Kids Health Info

CT scan

  • CT stands for computed tomography, and is also sometimes called a CAT scan. The CT scanner uses X-rays to create cross-sectional images of all or a part of the body. A CT scan can be done on any area of the body.

    Why does my child need a CT scan?

    Your child may need a CT scan for many different reasons, for example, to:

    • look at the shape or structure of parts of the body (anatomy)
    • check for any signs of disease
    • help plan follow-up treatment after a procedure
    • help with planning before an operation.

    What to expect with a CT scan

    Before a CT scan

    Preparation for a CT scan depends on the body area that is being scanned.

    If your child is having an abdominal scan, they may need to drink an oral contrast one hour before the scan. This is a drink that helps the radiologist to see the stomach and intestines more clearly.

    Sometimes your child may need to have a contrast injection, which shows blood vessels more clearly and gives information about the blood supply and health of the organs in the body.

    Contrast fluid is given through a small IV (intravenous, or a drip) line, which is inserted into a vein. An anaesthetic cream can be used to reduce the discomfort of the IV needle. The cream takes at least 30 minutes to take effect. Please ask about this when making the appointment.

    Because every child is different, the radiologist may need to decide either before or immediately after the CT scan that your child needs IV or oral contrast. As a precaution, most children need to fast (have nothing to eat or drink) before the CT scan. You will be given instructions about fasting requirements.

    During the CT scan

    A CT scan is not painful. The CT scanner is a big open doughnut-shaped machine. Your child will lie down on a table, which moves through the middle of the machine at least twice during the scan. The CT scanner takes all of its pictures as the table is moving.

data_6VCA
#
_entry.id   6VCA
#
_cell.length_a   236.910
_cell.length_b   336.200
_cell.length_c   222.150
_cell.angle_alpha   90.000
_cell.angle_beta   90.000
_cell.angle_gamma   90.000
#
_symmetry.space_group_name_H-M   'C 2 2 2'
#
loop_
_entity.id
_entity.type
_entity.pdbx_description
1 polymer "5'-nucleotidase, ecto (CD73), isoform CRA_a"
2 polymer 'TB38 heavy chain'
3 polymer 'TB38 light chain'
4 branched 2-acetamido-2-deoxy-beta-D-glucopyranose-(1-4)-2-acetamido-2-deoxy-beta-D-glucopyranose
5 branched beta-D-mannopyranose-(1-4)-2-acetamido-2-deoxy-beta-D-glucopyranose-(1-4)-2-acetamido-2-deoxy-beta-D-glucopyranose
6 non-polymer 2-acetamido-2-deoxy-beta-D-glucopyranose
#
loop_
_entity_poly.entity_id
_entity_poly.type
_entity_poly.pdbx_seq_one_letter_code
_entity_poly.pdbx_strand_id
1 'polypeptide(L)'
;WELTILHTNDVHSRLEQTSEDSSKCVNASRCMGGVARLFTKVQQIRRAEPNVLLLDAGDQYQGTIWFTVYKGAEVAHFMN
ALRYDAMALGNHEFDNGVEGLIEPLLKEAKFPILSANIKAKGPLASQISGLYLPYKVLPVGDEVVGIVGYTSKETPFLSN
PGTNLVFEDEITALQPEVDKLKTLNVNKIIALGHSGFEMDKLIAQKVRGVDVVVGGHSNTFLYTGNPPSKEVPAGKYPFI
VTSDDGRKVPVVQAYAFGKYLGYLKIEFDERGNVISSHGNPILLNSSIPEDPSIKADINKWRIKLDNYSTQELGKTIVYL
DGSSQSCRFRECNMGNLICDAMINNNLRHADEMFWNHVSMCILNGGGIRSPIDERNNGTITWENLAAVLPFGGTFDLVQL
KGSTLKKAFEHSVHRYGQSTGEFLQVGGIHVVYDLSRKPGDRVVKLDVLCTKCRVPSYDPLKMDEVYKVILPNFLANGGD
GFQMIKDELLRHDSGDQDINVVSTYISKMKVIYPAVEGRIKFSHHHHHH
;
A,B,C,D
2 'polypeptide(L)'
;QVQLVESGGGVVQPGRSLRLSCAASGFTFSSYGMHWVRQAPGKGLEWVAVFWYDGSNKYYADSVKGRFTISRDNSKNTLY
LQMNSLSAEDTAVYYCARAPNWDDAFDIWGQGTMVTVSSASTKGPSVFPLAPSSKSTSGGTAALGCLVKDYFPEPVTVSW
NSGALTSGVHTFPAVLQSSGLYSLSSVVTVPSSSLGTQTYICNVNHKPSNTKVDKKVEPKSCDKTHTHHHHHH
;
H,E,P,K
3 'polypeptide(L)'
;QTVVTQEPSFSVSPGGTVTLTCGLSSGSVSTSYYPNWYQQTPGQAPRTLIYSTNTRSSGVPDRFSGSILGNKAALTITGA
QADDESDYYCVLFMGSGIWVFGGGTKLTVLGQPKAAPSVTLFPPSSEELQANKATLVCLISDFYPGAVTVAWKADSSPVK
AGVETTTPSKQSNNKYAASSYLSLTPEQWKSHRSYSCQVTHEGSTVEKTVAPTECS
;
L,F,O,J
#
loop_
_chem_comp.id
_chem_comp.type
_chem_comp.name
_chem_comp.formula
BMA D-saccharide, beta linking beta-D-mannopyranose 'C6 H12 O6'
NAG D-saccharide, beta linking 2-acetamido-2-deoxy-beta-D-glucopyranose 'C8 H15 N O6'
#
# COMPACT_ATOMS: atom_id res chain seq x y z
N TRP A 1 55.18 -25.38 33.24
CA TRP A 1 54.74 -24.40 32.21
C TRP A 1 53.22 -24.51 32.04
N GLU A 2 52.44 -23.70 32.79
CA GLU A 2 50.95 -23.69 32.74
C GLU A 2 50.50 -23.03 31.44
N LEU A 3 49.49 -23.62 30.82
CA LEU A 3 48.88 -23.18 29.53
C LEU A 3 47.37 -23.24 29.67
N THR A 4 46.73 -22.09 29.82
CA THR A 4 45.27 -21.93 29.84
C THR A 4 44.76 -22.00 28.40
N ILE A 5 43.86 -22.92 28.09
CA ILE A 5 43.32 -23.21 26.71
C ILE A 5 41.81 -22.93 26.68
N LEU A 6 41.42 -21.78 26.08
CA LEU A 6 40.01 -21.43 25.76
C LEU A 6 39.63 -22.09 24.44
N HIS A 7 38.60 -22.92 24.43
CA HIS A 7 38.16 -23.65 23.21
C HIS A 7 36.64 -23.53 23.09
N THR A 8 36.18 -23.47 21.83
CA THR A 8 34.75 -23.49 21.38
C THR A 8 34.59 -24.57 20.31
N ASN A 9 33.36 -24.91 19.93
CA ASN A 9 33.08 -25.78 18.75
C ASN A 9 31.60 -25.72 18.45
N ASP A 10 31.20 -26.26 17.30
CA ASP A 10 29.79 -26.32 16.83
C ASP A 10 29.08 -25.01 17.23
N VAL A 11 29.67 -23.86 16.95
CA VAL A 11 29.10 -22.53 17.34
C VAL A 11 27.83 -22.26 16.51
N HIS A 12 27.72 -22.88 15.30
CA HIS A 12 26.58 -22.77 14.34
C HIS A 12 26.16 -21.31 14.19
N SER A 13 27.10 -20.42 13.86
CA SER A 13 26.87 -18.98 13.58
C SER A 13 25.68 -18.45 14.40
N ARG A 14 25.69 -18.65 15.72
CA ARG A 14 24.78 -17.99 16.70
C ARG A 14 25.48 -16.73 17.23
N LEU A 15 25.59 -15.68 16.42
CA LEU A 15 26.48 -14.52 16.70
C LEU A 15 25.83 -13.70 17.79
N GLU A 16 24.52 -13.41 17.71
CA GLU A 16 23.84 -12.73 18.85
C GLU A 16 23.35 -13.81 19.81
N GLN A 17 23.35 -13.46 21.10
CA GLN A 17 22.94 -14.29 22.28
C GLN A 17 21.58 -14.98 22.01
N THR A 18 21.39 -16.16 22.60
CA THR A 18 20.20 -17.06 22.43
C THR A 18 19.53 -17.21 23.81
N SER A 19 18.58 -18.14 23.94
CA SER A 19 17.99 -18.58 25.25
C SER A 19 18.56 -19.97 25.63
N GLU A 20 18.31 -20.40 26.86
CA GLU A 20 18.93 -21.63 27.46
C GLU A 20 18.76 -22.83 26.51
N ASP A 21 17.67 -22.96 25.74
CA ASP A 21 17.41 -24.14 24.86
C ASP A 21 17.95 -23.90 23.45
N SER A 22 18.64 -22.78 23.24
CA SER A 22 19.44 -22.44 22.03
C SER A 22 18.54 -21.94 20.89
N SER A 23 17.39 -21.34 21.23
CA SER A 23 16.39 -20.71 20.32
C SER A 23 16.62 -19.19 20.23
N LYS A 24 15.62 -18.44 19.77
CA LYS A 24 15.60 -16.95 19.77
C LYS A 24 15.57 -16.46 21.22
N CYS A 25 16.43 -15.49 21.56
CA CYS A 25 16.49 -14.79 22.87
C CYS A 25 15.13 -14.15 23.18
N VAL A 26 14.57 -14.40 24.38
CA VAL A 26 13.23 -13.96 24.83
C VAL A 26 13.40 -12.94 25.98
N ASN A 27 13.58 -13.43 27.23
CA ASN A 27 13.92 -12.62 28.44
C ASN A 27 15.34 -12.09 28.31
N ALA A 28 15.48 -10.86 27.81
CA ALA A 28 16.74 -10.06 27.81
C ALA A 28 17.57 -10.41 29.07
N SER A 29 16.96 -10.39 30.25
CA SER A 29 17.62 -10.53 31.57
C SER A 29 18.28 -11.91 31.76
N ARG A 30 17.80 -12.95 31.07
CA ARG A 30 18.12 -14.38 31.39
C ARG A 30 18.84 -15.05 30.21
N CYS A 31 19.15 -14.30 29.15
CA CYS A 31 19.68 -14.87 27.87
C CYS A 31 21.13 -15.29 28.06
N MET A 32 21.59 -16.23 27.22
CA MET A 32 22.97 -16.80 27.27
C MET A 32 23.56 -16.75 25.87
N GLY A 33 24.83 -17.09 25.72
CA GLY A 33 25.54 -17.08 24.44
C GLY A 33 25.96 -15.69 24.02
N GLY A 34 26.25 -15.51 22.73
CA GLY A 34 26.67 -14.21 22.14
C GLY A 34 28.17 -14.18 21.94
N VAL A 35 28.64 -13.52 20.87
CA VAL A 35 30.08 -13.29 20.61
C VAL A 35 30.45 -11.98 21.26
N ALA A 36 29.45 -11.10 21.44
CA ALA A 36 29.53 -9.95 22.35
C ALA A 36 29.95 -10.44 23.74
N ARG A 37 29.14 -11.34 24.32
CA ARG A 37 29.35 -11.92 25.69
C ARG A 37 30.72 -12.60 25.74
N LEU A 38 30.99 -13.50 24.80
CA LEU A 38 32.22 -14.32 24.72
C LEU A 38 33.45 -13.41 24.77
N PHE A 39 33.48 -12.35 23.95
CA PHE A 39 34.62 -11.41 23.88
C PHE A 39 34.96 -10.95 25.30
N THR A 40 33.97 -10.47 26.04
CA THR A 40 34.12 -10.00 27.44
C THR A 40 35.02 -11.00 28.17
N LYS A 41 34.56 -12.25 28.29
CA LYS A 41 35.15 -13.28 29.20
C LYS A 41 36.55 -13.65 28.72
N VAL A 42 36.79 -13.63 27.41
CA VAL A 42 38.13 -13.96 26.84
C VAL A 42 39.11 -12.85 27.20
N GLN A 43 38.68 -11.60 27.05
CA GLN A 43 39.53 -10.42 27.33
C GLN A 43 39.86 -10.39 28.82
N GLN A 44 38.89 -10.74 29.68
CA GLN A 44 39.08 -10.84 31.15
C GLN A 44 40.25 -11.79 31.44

Your child will need to keep very still for the pictures and sometimes hold their breath; usually this is for less than 10 seconds. Generally, the CT scan takes about 10–15 minutes in total.

    After the CT scan

    If your child has not had IV contrast, sedation or general anaesthetic, you will be able to leave straight after the CT scan.

    If IV contrast was needed, your child will be observed for 10 minutes after the CT scan. It is very rare for a child to have an allergic reaction to the contrast, but if a reaction does occur staff are well trained to manage any adverse events associated with contrast.

    A radiologist will send the report to your referring doctor, usually within a week. If the results are needed earlier your doctor can phone the radiologist.  If you have any questions about the results of your scan, speak to your doctor.

    CT scan with sedation

    If your child is unable to remain still or they are very anxious or distressed and can't be calmed down, they may need sedation before their scan. See our fact sheet Sedation for procedures.

    Whether or not your child needs sedation depends on their age and individual circumstances. Your child will be assessed to ensure that the sedation is suitable for them.

    You will be given fasting instructions to follow before the scan. After the scan, your child will be required to remain under the care of the department nurse until they have recovered properly. 

    CT scan with general anaesthetic

    Some CT scans need to be performed under a general anaesthetic. This is rare, but may be required if your child cannot use sedation.